How realistic should creative works be?
Fiction is all about enjoying things that don't happen in the real world in the first place.
We turn to fiction to look away from the grim reality of life, so finding the same crap in works of fiction would translate into a weird sense of deja-vu.
If you come across a novel about "How the MC got hit by a truck and was reincarnated into another world", would you then go on a rant about how actually, if you get hit by a truck, you die? If the answer is yes, then isekai works or stuff about villainesses probably aren't for you.
In that same vein, it follows that readers must possess a certain talent to appreciate and enjoy works of fiction. If we had to listen to the criticism of all those talentless realism supremacists, novels would be all about how the author's high school life came to a close without even one single transfer student, childhood friend, or senpai developing inexplicable feelings for them, and how they inevitably lost touch with all their friends of convenience right after graduation.
This is as real as it gets. And if someone had something to say, you could just snap at them, 'cause what the hell do they know about your high school life?
But whether a plot like that is actually fun... that's another story.
In other words, it's okay for a work not to be faithful to real life, as long as it's fun.
However, sometimes a lack of reality can hinder that fun, and you should be careful to avoid that.
The thing is, the required degree of reality depends on the genre.
In isekai works, no one bats an eye when the protagonist is hit by a truck, gets reincarnated into another world, and gains immortality thanks to some cheat skills. If anything, that's how things are supposed to work there. On the other hand, if you're reading a whodunit mystery and the murderer ends up being someone who was brought back from another world and used telepathic skills to kill the victim... well, get your lawyers ready.
The "lack of reality" that makes readers lose interest
So what degree of realism is required in contemporary BL works?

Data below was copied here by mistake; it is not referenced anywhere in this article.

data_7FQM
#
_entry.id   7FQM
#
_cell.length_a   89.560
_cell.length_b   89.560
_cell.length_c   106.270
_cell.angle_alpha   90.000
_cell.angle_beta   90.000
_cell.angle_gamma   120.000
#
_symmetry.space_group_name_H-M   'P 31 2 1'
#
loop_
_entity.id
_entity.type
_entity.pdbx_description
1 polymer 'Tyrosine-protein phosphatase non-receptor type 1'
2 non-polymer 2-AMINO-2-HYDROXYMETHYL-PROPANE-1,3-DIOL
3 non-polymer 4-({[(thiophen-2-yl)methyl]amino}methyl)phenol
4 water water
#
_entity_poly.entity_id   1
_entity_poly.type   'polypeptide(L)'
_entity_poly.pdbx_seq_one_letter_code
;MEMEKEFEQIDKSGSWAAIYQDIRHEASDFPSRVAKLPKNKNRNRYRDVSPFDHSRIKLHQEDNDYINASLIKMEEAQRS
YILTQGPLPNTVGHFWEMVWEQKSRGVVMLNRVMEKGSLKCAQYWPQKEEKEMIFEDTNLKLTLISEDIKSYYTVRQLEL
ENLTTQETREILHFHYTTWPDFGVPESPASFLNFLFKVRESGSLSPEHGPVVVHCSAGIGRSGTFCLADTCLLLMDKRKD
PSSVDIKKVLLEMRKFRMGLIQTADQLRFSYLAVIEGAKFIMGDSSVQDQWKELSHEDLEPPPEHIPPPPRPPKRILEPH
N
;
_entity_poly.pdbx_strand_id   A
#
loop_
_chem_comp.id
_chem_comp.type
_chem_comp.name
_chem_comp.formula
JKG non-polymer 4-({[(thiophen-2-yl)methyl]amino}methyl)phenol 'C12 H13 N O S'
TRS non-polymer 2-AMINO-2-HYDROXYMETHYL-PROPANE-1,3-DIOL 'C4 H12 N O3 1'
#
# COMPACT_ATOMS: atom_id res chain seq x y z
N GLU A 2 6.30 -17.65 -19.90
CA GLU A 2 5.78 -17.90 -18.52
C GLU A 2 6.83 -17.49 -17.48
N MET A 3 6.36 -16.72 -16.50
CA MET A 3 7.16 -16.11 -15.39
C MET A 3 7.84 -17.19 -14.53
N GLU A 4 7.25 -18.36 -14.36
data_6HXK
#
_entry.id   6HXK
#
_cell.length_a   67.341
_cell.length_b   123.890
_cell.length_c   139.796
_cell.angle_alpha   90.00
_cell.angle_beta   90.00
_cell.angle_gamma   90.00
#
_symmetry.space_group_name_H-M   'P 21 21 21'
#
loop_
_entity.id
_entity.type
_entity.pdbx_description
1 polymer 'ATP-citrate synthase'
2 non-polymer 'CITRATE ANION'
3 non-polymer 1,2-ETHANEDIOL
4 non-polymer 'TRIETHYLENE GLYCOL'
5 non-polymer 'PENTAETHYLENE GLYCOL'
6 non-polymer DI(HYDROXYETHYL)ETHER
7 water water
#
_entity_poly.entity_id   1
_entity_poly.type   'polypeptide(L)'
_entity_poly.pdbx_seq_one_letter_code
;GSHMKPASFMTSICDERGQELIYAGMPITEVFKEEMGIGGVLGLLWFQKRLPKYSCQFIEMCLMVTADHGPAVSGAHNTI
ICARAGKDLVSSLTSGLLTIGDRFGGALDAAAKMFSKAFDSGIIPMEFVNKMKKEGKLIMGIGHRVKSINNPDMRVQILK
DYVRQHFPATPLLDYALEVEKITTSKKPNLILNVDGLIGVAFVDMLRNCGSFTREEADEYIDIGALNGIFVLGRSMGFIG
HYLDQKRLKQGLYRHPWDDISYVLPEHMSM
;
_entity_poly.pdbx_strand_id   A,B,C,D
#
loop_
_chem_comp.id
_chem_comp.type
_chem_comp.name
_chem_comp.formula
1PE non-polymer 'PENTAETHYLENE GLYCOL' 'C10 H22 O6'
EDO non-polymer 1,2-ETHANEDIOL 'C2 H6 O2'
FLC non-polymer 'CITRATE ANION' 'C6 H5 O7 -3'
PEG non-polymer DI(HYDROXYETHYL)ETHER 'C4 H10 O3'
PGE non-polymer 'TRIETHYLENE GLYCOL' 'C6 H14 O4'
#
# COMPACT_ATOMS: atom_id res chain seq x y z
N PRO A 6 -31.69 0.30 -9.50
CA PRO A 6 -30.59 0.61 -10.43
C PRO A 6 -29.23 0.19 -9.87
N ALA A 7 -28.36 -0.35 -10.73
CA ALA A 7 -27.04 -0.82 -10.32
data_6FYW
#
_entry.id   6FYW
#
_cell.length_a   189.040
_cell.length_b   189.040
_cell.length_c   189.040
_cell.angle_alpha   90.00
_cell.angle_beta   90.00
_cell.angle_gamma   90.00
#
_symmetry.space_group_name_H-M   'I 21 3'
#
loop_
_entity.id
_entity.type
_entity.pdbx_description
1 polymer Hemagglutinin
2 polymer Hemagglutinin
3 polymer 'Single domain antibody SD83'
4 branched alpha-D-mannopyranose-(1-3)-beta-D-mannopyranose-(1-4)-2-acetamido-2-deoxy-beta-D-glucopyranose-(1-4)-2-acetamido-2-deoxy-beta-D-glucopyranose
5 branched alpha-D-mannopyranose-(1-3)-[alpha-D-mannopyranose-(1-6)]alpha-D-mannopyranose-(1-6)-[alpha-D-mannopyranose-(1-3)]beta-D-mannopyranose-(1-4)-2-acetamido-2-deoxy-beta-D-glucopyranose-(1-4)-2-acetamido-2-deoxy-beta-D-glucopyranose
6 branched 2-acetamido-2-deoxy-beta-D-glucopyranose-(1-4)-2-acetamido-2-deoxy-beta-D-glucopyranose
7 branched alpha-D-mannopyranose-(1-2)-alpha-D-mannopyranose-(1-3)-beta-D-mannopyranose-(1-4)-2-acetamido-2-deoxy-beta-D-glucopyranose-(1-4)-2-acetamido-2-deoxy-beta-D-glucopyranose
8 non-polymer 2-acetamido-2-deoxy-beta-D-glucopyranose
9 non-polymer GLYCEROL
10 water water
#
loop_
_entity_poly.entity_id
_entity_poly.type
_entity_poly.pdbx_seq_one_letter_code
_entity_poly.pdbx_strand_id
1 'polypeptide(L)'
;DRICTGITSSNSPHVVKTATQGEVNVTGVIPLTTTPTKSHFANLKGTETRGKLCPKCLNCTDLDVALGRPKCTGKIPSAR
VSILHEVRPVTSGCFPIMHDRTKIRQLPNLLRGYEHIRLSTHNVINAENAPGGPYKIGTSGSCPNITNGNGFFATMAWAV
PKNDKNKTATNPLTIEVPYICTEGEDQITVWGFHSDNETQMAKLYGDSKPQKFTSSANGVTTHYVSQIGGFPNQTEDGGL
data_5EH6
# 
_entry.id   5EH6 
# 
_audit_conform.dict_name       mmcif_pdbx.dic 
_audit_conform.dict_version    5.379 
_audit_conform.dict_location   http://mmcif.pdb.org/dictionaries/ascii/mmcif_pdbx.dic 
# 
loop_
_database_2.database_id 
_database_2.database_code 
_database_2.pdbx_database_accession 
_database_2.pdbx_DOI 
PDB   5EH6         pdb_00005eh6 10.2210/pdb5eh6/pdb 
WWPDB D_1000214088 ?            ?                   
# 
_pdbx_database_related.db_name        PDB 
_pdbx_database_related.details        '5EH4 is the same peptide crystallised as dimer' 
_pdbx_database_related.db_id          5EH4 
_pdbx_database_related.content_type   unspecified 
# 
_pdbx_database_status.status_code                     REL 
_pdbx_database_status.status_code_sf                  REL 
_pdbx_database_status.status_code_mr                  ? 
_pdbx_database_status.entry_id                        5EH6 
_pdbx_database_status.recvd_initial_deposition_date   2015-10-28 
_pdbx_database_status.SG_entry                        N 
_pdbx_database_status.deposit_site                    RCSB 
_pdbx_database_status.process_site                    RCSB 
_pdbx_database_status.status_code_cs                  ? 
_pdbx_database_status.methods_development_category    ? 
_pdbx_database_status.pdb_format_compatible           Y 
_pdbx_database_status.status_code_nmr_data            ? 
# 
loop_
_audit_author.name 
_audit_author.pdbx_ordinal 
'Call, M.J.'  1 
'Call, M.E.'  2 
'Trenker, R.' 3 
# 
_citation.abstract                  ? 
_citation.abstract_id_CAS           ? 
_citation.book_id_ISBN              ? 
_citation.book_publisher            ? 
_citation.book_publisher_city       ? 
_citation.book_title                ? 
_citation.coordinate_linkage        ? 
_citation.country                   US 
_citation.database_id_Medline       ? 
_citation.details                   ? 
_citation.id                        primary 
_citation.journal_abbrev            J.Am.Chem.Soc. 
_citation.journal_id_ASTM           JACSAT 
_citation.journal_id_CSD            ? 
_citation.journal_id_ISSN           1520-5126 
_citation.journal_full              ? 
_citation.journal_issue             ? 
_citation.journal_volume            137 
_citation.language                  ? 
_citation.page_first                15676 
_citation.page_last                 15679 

In boys' love, the main focus should be on the swoon-worthy love story, and, in the case of R18 works, on lewd scenes.
Personally, I think that sexual depictions in fiction don't have to be that truthful at all.
Even in porn, actors are arranged in all sorts of impossible positions just to show off their bodies.
This type of gymnastics isn't just necessary for the performers, but also for the film crew, who shoots in unnatural positions to capture the hottest-looking angles while also being super cautious not to mistakenly film each other. From the outside looking in, the whole ordeal looks more like a mass gymnastics event than sex.
Even if a situation is completely unrealistic, as long as it arouses the viewer, it's a successful piece.
Therefore, if by "common BL tropes" you mean the sex scenes, I don't think you should be too concerned.
First off, I hear that for men it's kinda impossible to get it on with each other out of the blue, without any preparation or the right props.
But that doesn't mean readers would prefer a more realistic portrayal, one where the two guys get all hot and steamy only for one of them to say, "Nope! Can't do this right now!" and disperse, get ready, and only come back after grabbing his sex-prep pouch.
Of course, you can make the uke put on his best Shiro Yamaoka face and say, "See ya in a week!" to make all future developments even more exciting, but I bet many readers would just drop out, fed up with having their time wasted like that.
It all comes down to personal taste, but fictional erotica tends to feel a bit stale when it pursues realism, so it's better to try and write about things that readers find hot, no matter if they aren't super faithful to reality.